Philippines Scores Gains from WTO MC12 Geneva Package

Geneva – Albeit the challenges and criticisms facing the World Trade Organization (WTO) and the multilateral trading system, Ministers, representatives, and delegations from the 164 members of the WTO delivered concrete outcomes at the 12th WTO Ministerial Conference (WTO MC12) which are vital in addressing the adverse effects of the pandemic, economic recovery efforts, food security, public health, and illegal fish subsidies.

“What we have delivered in the MC 12 this week is just a result of a long process of consultation and deliberation both at the national level and at the multilateral level. We thank our principals especially Secretary Ramon Lopez and Secretary William Dar for their guidance in this whole exercise”, said Undersecretary Ceferino S. Rodolfo, Head of Philippine Delegation at the WTO MC12.

Touted as the MC12 Geneva Package, Undersecretary Rodolfo stressed that the decisions made by the Ministers addressed the country’s interests especially in the areas of fisheries subsidies, agriculture, food security, trade, public health, e-commerce and WTO reforms.

On Fisheries Subsidies, the prohibition of subsidies will not only help ensure global fish stocks but also address those harmful subsidies contributing to illegal, unregulated and unreported (IUU) fishing. This agreement is also consistent with the United Nations Sustainable Development Goal 14.6.

Under the agreement members are prohibited from providing subsidies to fishing or fishing related activities outside of the jurisdiction of a coastal Member or a coastal non-Member and outside the competence of a relevant Regional Fisheries Management Organization or Arrangement.

WTO MC12 Chair Timur Suleimenov of Kazakhstan and WTO Director General Okonjo Iweala-Ngozi at the Closing Session of MC12.

“We also made sure in this agreement that assistance given to our artisanal fishers are secured, and that our rights and obligations under international law, including the law of the sea are preserved”, said Rodolfo.

On Public Health, the WTO response to the pandemic and preparedness for future pandemics which, among others, include commitment to restraint in imposing export restrictions and transparency, ensures the smooth flow of essential goods. A policy that the Philippines has been pushing even at the regional level.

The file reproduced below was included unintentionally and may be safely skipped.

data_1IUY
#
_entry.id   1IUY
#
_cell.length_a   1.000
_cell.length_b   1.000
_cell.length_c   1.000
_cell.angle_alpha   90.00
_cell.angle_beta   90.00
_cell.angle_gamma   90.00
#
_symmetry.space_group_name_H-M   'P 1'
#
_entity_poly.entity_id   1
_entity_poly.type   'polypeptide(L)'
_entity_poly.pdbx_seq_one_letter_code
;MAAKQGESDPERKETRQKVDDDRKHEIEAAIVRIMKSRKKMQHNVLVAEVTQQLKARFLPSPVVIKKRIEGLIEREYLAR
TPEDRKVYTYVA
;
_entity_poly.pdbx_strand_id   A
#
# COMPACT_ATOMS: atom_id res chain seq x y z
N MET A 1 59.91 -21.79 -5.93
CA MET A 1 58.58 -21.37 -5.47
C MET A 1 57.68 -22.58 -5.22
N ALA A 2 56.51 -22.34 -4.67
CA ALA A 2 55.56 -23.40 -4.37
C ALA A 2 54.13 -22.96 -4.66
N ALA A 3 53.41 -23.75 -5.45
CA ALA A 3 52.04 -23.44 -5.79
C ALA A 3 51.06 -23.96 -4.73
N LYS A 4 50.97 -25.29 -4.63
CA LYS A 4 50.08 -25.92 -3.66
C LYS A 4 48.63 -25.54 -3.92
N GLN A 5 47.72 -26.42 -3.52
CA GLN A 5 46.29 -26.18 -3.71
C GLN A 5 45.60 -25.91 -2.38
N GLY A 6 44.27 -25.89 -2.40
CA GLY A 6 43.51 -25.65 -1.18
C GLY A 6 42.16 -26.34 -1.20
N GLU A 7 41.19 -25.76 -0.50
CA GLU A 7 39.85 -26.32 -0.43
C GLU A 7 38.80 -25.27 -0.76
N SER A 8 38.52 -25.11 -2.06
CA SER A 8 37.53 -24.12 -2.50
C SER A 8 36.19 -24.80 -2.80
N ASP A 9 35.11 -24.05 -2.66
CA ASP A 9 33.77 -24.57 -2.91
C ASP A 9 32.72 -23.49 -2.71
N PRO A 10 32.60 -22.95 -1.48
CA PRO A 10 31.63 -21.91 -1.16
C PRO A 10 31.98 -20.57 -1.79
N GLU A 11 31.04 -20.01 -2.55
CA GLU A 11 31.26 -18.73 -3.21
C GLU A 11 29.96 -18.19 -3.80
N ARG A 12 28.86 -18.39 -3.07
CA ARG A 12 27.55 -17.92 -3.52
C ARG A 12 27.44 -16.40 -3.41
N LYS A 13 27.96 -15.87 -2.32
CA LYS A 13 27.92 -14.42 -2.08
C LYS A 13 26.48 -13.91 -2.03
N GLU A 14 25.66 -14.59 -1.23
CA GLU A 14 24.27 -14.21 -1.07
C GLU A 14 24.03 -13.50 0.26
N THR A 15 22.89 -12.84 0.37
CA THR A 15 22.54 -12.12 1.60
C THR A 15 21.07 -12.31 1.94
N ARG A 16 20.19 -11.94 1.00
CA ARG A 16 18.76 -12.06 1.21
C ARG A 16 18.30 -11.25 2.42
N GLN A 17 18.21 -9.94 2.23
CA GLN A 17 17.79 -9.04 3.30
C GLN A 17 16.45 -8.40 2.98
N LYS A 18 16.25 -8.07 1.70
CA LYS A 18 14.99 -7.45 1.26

The waiver under the TRIPS Agreement involving patents on vaccines as well as some procedural obligations in licensing is also another milestone necessary in paving the way for an enhanced and affordable access to the vaccine requirements of the region.

“While the Philippines envision a comprehensive and forward-looking framework that will help us to effectively respond to seasonal surges, the emergence of new variants, or new pathogens, the decision reached on TRIPS is nonetheless a big step forward in achieving this goal”, explained Rodolfo.

“In the meantime, we will work closely with our local pharmaceutical industry to further intensify our Vaccine Self-Reliance Program (VSRP),” added Rodolfo.

For his part, Ambassador Manuel Teehankee, Philippine Permanent Representative to the WTO, stressed that “The Philippines will still continue pursuing all avenues that will allow or enhance the decentralized and increased production of therapeutics and vaccines, including through voluntary technology transfer.”

On food security, the Philippines welcome the commitment to avoid unjustified export restrictions on food and enhanced transparency on any export restrictions. The decision to completely exempt humanitarian purchases for the World Food Programme from export restrictions is also another milestone on the food sovereignty agenda.

Philippine Delegation to the 12th WTO Ministerial Conference
at the Philippine Permanent Mission in Geneva

On E-commerce, the extension of the moratorium is viewed to sustain the momentum of the Philippines as we strengthen our niche in the Services sector particularly those dependent on digital and online platform.

According to Assistant Secretary Allan B. Gepty, “[T]the opportunities provided for by the digital environment is actually one great equalizer for businesses and economies, thus, as we maintain the practice of not imposing customs duties on electronic transmissions, we have to intensify our efforts in coming up with a set of rules and disciplines governing e-commerce activities.”

In an earlier statement, Undersecretary Rodolfo stressed that “[A]nother important advantage of a stable and predictable online environment is that it would further strengthen the positioning of the country as an innovation hub, and an ideal location for hyperscale data center. Thus, we support initiatives that contribute to this objective.”

Asked for comment, Secretary Ramon Lopez expressed satisfaction with the outcomes of the MC12. “This is indeed historic for the WTO. With the diverse priorities and positions of the Member States on various areas, it is good to note that we were able to push for our interests within the context of a rules-based system. Indeed, the outcomes show that the WTO remains relevant and responsive. The next step is for us to be vigilant in ensuring that these commitments are made good.” Lopez added.

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